Physical Fitness Study in Children with Previous Surgery for Congenital Heart Disease
Introduction: The six minute walk test (6MWT) is generally used for evaluating the functioning of people with chronic diseases; the main result is the distance a person may walk for 6 minutes. The 6MWT was originally developed to measure the submaximal level of functioning in adult cardiac or chronic disease patients with moderate-to severe heart or lung disease and has been widely used in other patient subgroups. Because the test provides a level of training close to that of daily life, it is easy to use and increasingly is being used as a functional outcomes measurement for people with chronic disease, to include pediatric populations.
Patients and methods: Our study is cross sectional study included 100 cases (55 males and 45 females) who had congenital heart diseases surgically repaired in one stage (34 had Tetralogy of Fallot, 27 had ventricular septal defect, 15 had atrial septal defect, 10 had patent ductus arteriosus, 5 had congenital valvular aortic stenosis, 4 had sub aortic membrane, 3 had coarctation of aorta and 2 had d-transposition of great arteries). The study included pediatric patients who had been admitted to the pediatric cardiology department of Assiut Children’s Hospital from 5 to 18 years of age and for a one year period from 1st August 2016 to 31st July 2017. Control: One hundred (100) healthy children (55 males, 45 females).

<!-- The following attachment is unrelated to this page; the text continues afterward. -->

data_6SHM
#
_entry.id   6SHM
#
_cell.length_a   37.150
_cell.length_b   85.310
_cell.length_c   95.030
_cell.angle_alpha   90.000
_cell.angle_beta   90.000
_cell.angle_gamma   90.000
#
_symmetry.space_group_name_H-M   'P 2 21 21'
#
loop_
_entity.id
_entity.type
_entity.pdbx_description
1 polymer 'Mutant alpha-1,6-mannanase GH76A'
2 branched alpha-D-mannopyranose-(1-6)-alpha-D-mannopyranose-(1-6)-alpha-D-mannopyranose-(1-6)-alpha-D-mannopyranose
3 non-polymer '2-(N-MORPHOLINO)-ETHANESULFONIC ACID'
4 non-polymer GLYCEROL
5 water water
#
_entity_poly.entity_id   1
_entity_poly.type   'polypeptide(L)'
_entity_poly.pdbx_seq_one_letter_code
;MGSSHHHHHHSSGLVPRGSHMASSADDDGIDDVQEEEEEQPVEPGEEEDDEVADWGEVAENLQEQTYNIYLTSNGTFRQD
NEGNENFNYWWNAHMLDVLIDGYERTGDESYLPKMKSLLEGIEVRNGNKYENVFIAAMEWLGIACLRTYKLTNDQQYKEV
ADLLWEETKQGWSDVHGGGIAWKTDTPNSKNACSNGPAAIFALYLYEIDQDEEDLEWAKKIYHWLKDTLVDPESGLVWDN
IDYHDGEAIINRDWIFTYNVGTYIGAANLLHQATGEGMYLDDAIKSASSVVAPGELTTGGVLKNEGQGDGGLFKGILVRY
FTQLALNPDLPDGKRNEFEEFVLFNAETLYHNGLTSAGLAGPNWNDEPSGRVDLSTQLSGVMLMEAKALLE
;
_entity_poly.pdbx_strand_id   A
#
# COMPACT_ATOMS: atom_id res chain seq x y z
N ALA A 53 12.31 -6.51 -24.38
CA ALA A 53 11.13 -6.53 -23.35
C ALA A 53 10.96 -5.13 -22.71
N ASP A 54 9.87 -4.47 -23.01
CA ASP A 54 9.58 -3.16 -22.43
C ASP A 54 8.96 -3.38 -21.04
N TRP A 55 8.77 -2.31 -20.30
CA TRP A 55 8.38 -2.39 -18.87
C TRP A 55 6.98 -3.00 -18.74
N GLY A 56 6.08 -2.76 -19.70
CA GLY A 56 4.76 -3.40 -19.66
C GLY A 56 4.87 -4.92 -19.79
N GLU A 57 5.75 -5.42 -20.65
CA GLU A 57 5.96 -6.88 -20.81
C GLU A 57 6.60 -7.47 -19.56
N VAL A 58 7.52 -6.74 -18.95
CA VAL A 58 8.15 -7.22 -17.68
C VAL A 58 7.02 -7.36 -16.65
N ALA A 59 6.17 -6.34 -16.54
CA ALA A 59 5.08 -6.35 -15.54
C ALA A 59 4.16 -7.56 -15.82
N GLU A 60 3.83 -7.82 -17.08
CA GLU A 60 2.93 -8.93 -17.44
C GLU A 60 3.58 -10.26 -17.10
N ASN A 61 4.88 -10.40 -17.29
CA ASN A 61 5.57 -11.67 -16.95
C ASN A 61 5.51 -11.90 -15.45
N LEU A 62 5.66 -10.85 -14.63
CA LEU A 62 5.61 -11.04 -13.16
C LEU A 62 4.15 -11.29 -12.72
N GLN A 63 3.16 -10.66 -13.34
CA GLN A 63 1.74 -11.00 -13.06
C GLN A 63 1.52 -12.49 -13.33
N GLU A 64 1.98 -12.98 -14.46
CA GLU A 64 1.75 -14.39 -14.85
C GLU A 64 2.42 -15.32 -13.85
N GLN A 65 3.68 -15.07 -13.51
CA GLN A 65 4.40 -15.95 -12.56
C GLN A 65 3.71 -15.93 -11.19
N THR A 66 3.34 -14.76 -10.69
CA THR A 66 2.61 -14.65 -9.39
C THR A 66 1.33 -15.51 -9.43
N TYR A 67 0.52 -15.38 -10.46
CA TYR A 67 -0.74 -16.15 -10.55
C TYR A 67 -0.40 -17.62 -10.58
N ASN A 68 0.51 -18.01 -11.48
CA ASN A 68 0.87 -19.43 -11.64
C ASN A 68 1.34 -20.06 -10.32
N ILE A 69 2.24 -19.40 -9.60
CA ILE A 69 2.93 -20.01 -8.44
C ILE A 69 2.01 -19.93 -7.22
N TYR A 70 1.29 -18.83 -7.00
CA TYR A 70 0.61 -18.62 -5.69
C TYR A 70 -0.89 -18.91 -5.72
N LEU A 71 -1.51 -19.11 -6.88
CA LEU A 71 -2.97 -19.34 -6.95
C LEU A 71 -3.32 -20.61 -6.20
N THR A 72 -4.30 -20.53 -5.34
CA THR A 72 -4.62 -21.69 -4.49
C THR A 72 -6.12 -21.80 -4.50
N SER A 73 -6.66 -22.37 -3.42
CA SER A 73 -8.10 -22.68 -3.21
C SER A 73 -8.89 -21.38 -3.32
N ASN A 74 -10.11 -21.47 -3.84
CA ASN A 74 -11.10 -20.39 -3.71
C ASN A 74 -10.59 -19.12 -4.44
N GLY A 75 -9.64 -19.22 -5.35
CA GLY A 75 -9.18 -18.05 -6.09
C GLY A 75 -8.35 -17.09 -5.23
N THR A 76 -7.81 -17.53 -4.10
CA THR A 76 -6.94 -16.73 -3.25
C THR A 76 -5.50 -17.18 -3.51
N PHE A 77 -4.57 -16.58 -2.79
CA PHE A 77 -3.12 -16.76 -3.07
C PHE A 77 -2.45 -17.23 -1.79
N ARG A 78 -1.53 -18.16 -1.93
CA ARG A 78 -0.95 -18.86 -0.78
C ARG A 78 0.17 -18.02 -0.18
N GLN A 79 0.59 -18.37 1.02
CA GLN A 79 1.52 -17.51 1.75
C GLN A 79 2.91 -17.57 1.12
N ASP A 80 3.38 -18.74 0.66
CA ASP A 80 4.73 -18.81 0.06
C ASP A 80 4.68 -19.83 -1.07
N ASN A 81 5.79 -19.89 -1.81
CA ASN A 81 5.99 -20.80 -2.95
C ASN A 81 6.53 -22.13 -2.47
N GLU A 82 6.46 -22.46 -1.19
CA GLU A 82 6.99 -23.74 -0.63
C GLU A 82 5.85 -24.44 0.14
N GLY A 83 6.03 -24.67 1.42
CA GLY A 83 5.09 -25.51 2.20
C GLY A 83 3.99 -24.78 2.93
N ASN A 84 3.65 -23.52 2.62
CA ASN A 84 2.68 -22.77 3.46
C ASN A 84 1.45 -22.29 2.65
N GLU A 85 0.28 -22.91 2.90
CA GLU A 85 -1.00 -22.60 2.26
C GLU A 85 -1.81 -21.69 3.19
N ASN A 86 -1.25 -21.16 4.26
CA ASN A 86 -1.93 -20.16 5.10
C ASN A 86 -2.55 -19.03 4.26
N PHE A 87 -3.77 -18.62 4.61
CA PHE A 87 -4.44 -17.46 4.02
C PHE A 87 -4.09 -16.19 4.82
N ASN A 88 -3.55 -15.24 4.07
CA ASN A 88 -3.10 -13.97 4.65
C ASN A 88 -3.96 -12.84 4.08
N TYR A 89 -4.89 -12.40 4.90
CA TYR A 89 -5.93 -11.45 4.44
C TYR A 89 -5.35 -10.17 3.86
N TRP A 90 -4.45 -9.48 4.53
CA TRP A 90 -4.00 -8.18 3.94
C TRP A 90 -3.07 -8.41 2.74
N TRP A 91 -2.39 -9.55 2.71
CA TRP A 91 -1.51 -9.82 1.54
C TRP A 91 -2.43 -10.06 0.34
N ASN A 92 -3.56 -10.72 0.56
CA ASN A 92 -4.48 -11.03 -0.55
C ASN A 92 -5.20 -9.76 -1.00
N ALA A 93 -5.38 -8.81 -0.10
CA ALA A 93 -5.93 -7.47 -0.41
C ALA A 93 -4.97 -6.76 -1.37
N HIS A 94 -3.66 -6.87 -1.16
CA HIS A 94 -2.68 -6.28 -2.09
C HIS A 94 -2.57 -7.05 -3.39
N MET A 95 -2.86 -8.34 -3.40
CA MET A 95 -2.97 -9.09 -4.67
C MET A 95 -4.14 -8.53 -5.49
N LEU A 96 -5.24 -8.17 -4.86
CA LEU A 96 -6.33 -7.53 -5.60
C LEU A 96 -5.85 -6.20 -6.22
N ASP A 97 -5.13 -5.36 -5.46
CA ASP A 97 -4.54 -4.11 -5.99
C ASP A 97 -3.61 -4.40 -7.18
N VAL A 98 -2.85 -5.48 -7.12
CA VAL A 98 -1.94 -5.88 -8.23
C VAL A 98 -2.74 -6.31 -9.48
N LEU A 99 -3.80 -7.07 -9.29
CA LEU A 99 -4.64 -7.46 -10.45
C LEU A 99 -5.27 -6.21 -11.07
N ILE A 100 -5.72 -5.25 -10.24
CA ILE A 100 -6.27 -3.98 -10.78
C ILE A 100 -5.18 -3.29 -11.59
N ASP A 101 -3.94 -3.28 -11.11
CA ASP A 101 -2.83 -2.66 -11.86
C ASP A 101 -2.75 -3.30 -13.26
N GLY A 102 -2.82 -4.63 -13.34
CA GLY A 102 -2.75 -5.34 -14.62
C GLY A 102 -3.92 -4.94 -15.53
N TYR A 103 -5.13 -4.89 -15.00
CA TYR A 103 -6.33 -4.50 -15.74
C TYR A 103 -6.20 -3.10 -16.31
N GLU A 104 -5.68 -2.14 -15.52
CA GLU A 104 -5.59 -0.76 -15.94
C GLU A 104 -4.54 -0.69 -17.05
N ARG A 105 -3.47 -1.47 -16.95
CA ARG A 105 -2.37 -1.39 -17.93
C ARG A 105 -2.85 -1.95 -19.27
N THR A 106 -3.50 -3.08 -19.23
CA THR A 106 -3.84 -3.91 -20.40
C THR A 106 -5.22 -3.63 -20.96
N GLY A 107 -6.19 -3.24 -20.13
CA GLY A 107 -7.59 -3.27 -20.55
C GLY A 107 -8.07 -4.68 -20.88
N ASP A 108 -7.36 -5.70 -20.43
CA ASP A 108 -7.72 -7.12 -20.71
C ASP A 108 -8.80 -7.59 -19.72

Results and conclusion: The 6MWT is a simple, applicable test with a significant value in the demonstration of the effect of one stage surgically repaired congenital heart diseases on the functional capacity of pediatric cardiac patients